Nudging people toward better behavior through policy can be effective, but can face resistance if people feel their autonomy is threatened.
Despite advances in neuroscience and genetics that raise questions about the limitations of free will, people hold strongly to their sense of autonomy, according to a study by University of Florida marketing professor Joe Alba and post-doctoral student Yanmei Zheng.
Alba's and Zheng's work, co-authored with Cornell University professor and former UF marketing Ph.D. student Stijn van Osselaer, is not an analysis of whether free will exists, but rather an examination of our impressions of free will, and the implications of those impressions on opinions regarding policy.
"It's a ripe question because developments in the sciences seem to throw more and more challenges to the notion that we have free will," Alba said.
Alba and Zheng conducted a series of experiments in which participants were asked to gauge an individual's personal control in a variety of situations. In one experiment, Alba and Zheng compared responses based on four behaviors: obesity, shoplifting, financial fraud, and drunk driving.
The study found that people were more likely to accept obesity as a consequence resulting outside the individual's control (perhaps based on a poor metabolism) than the other three behaviors--despite the fact that the authors included similar genetic and environmental forces in each scenario.
Similar findings were present in the study's other experiments. The study found, for the most part, that people believe free will--even in the face of significant physical constraints--would prevent them from engaging in unethical behavior.
"When we pose questions like, 'Why wouldn't you behave in this way under these physical constraints?'" said Alba, "they start to appeal to their nonphysical mind or to their superior soul. So they'll have noncorporeal (non-physical) explanations of their decisions."
The findings support the philosophy of libertarian paternalism, an idea that blends organizational intervention with people's desire for freedom of choice, as a guide for policy makers. Considering the study's findings of people's steadfast belief in free will, Alba said policy makers must be careful to not threaten autonomy, even if it is for the public good. Alba cites New York City's efforts to ban the sale of 16-plus-ounce sugary drinks in 2014. Although studies have linked sugary drinks to obesity, the ban was overturned by the New York State Court of Appeals.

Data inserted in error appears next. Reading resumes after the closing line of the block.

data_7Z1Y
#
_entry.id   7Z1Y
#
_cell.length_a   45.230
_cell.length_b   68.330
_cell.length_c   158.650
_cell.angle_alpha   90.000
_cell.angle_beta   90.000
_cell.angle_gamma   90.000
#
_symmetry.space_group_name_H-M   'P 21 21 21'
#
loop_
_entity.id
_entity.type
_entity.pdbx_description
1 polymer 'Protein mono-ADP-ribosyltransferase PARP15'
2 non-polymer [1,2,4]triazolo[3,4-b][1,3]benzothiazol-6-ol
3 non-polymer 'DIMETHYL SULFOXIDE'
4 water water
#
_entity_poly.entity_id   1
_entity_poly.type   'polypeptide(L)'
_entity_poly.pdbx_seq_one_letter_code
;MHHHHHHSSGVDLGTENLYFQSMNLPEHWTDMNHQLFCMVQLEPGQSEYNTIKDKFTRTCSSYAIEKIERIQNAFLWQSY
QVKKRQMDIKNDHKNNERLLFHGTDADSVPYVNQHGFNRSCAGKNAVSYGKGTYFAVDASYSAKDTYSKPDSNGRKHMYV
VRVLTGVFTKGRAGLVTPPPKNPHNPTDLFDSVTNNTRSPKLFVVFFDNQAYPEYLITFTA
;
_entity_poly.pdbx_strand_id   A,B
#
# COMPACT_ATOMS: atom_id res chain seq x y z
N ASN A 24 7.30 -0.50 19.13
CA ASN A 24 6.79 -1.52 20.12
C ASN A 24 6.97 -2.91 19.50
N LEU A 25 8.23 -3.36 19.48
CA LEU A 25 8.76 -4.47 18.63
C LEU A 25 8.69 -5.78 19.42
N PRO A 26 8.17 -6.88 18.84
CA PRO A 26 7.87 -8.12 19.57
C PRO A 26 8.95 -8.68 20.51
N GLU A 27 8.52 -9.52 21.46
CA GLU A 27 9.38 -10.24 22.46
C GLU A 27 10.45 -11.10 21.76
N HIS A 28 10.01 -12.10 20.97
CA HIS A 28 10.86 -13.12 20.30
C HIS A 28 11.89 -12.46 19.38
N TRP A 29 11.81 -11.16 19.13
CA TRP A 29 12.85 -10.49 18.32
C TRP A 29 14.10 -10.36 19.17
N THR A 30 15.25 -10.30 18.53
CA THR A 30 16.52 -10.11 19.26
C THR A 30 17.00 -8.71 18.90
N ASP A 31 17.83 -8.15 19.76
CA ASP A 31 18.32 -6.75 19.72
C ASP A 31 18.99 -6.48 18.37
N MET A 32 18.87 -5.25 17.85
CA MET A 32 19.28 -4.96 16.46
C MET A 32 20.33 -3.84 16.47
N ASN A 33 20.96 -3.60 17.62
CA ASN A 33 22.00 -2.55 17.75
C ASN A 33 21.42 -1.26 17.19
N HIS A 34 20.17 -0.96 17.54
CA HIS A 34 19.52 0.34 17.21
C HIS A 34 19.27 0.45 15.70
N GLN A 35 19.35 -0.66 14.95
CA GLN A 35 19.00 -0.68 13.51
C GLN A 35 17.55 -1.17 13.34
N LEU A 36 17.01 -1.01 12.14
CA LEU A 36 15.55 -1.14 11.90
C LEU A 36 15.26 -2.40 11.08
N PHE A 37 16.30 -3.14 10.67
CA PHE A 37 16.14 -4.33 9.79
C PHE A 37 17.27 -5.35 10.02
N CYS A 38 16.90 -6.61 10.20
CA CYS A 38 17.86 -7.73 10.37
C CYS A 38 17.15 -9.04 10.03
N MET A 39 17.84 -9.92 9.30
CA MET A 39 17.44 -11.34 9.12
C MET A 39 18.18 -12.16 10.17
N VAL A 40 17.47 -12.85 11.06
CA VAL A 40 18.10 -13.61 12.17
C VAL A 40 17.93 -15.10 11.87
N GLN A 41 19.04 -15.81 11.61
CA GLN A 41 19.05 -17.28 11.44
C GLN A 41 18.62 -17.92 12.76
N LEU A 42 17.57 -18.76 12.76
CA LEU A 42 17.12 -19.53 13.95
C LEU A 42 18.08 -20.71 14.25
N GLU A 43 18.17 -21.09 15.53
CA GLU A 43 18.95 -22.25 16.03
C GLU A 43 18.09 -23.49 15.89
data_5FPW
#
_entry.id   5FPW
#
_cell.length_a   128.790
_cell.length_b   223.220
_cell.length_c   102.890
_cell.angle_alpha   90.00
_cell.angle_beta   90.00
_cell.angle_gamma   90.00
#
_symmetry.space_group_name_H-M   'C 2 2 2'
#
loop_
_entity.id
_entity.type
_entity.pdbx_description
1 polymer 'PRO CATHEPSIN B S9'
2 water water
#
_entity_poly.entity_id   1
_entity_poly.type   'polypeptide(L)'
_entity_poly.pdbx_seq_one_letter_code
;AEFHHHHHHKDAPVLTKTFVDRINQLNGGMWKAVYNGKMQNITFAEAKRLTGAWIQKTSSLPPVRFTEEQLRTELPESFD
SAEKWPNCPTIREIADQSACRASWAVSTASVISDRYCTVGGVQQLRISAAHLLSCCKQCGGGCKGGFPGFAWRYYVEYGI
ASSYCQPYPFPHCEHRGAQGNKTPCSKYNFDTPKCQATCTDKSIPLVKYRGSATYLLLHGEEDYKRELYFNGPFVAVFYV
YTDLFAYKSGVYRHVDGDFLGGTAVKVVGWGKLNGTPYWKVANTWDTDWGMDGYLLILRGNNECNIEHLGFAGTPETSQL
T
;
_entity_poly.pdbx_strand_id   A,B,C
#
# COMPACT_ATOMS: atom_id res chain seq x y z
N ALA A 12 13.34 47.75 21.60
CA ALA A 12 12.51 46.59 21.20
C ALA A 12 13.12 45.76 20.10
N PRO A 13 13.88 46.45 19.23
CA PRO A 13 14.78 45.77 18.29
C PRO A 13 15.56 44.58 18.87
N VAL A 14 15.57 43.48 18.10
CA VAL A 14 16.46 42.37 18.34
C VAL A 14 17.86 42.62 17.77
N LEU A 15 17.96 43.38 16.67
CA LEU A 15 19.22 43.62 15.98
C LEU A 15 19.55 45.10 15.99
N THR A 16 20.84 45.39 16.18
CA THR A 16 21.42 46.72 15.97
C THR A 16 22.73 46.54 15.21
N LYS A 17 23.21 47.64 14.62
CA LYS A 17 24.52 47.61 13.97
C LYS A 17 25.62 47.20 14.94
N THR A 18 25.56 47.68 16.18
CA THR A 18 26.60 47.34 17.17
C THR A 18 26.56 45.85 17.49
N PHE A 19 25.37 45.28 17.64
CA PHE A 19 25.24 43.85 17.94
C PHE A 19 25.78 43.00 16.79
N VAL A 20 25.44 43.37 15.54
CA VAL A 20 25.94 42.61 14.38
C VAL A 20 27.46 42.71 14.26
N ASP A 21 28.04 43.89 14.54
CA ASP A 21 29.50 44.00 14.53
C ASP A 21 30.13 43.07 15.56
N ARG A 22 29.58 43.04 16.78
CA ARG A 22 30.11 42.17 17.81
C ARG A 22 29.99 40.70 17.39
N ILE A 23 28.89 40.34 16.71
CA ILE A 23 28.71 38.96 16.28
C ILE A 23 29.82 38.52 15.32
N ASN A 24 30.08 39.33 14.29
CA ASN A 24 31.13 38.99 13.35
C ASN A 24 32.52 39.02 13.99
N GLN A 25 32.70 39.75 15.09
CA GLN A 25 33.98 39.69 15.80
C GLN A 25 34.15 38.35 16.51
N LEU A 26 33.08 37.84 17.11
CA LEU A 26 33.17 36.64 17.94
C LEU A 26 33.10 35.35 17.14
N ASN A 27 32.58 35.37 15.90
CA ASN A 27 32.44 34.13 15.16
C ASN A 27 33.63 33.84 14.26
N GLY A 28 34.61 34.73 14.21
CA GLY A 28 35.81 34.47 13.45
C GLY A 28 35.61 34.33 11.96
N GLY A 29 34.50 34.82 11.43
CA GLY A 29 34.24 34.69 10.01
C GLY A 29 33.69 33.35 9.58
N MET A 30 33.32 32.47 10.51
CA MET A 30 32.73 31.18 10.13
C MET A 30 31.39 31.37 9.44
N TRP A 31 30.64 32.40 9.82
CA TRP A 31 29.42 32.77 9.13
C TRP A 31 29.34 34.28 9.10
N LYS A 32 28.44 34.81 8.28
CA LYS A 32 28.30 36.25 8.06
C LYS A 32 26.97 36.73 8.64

"[Policy makers] want to create contingencies in the environment for people to behave in a better way," Alba said. "But people don't like being manipulated. So the dilemma for the policy maker is how do I get people to behave better without them feeling their autonomy is threatened? That's a hard problem to solve. Because once people detect that you're putting constraints on them--even though you're doing it for their own good--they rebel against it."
Alba said the subtle nudges of libertarian paternalism provide a potential solution to this dilemma. A classic example of libertarian paternalism is the "opt-in vs. opt-out" arrangement where, for example, a company enrolls an employee in its 401K program unless the employee expressly exempts himself or herself. The situation blends the company's intention of doing what's best for the employee while still allowing the employee the freedom to say no.
"When you cast doubts on the existence of free will, you shake people's worldview," Alba said. "The notion that we don't have free will is not only counterintuitive but also threatening to people's notions of their essence."
The study, "Belief in Free Will: Implications for Practice and Policy," appears in the December issue of the Journal of Marketing Research.